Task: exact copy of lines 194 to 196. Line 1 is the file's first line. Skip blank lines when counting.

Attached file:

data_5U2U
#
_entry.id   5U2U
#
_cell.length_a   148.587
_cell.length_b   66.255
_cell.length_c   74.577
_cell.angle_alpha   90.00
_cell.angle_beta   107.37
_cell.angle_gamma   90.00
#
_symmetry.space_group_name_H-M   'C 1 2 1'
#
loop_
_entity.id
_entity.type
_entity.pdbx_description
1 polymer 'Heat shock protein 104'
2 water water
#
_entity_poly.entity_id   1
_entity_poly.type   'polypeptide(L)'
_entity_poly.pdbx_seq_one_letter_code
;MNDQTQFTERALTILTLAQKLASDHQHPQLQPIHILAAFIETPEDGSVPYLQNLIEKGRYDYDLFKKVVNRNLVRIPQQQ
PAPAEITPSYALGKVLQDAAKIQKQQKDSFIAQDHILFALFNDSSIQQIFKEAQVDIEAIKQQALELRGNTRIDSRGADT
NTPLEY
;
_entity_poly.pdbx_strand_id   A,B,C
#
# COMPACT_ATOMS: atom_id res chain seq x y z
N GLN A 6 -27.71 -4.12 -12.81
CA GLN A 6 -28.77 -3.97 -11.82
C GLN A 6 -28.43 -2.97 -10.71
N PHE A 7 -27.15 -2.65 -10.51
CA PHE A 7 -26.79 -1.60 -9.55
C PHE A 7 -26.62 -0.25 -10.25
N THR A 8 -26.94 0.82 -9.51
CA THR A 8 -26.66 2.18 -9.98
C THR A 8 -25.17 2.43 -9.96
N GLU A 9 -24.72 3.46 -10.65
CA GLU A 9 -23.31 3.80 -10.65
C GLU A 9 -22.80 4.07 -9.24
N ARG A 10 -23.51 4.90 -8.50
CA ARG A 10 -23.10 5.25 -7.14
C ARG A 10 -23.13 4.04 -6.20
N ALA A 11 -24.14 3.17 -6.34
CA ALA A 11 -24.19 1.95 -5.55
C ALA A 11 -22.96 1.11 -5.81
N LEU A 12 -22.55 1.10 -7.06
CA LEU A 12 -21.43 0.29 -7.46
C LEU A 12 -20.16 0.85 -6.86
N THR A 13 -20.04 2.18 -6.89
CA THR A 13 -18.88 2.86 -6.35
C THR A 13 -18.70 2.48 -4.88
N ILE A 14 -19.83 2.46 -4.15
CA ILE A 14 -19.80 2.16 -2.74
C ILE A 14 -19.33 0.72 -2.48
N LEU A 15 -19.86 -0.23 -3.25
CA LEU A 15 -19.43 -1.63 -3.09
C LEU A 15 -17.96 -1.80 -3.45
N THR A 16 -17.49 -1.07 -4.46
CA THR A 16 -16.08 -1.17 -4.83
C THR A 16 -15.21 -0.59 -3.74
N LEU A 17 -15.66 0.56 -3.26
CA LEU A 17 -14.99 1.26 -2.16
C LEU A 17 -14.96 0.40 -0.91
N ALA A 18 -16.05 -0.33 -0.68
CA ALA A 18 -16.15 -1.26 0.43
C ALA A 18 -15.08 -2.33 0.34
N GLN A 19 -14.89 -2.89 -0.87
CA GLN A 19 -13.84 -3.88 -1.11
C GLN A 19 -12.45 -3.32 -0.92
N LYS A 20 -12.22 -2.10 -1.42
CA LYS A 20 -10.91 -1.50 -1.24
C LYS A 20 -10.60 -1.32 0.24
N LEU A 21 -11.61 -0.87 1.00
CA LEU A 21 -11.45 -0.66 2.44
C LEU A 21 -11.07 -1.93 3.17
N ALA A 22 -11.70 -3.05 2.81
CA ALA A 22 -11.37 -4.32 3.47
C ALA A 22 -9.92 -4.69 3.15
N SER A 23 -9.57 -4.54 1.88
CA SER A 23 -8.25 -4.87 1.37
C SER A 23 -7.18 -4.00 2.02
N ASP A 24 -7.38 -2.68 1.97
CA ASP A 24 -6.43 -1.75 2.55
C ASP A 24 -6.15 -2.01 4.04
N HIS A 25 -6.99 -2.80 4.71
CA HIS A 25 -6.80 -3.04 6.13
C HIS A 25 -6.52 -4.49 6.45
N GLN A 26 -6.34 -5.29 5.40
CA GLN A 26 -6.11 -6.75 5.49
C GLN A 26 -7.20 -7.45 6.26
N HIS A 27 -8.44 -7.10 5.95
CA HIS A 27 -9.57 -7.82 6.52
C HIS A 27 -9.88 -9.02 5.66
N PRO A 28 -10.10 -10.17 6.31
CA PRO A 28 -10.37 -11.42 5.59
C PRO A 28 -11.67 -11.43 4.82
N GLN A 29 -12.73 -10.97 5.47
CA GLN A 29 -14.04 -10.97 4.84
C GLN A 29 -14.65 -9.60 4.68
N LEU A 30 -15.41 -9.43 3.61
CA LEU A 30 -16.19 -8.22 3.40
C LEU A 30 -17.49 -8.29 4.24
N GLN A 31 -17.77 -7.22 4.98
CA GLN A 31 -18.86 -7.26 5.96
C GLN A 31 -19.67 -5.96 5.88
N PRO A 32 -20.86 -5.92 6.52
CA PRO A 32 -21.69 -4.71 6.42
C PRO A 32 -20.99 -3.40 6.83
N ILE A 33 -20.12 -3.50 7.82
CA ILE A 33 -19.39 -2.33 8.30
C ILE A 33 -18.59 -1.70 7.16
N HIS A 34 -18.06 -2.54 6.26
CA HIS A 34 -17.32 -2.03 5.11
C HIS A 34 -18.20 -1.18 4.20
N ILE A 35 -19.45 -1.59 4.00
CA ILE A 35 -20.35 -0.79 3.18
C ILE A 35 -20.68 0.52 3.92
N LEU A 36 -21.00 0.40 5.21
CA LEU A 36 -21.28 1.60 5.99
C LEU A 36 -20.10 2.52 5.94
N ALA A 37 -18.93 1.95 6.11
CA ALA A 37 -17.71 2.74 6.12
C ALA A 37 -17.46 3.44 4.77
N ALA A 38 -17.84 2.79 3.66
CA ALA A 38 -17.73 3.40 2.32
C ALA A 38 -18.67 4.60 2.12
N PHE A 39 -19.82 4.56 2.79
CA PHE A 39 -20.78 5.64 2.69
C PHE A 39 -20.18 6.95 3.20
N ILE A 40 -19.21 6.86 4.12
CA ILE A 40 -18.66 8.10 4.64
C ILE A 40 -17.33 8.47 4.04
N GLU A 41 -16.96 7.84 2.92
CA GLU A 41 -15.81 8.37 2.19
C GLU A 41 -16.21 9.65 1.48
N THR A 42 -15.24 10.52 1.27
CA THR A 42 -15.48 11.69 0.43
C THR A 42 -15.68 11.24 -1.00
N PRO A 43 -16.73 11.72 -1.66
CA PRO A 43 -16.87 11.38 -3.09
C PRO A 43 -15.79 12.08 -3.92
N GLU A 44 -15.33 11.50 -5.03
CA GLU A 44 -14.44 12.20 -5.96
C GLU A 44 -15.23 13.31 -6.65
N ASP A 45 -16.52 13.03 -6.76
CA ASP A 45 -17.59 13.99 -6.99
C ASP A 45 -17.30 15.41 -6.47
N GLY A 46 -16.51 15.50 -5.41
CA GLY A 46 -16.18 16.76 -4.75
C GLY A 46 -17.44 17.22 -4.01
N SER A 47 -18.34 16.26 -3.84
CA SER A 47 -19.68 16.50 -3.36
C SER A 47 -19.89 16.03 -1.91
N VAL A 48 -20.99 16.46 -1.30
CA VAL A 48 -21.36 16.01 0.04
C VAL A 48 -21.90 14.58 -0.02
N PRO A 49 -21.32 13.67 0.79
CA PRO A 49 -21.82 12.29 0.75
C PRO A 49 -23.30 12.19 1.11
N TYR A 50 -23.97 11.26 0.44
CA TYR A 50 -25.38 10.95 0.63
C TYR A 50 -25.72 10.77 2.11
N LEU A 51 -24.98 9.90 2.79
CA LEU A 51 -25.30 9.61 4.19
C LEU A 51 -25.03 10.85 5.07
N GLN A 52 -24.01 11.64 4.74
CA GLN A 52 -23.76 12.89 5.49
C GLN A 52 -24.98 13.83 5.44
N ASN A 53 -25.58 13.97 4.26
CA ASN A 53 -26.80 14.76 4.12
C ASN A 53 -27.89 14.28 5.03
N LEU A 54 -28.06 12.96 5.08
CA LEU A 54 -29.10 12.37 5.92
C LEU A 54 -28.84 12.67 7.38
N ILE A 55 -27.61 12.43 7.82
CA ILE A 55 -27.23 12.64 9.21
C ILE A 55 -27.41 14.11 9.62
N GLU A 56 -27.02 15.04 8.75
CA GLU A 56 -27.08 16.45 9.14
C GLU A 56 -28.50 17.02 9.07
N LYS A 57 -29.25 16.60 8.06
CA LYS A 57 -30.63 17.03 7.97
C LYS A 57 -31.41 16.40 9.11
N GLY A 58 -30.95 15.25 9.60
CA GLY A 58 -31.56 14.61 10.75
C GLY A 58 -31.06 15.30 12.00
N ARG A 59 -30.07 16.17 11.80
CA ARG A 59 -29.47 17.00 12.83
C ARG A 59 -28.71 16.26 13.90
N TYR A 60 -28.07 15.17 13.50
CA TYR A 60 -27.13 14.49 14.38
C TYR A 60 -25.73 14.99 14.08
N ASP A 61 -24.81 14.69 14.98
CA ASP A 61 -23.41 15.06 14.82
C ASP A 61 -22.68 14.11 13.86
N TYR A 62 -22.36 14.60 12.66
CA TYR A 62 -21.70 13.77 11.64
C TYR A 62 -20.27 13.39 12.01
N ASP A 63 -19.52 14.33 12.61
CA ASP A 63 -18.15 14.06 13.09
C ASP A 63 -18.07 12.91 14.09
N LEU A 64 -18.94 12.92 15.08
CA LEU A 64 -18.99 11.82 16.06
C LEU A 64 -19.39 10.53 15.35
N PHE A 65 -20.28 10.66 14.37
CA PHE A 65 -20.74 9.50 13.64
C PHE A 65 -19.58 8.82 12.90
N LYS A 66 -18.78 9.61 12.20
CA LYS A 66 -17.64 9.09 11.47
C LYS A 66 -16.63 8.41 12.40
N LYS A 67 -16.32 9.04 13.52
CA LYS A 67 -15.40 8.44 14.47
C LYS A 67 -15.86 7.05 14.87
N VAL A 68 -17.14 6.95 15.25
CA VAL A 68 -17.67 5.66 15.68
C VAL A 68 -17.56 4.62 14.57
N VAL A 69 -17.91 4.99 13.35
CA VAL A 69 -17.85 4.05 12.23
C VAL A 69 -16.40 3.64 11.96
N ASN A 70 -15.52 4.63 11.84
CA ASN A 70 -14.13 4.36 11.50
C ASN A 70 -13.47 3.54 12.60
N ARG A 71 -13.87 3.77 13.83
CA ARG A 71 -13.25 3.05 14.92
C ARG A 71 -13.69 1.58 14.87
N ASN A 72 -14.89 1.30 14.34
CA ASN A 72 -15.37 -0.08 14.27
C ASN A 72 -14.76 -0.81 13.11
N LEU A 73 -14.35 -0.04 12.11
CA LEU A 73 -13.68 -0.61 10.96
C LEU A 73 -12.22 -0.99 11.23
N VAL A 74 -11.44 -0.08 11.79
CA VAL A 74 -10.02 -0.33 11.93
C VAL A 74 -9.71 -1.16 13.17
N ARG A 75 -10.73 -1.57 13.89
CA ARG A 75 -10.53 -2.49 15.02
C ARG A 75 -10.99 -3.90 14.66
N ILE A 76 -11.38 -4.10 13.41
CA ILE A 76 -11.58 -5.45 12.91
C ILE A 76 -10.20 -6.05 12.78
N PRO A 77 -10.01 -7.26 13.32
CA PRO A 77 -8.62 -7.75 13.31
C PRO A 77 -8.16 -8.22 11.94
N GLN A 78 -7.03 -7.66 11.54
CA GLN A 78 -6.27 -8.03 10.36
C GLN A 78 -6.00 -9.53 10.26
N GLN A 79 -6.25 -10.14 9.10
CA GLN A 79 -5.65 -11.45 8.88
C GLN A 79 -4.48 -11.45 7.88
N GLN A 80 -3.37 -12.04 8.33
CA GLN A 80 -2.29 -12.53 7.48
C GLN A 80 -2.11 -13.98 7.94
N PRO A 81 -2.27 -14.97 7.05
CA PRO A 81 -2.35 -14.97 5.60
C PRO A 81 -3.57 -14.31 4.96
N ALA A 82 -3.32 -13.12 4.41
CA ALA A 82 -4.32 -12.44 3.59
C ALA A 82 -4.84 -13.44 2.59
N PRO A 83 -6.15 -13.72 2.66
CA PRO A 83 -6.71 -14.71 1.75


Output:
CA TYR A 60 -27.13 14.49 14.38
C TYR A 60 -25.73 14.99 14.08
N ASP A 61 -24.81 14.69 14.98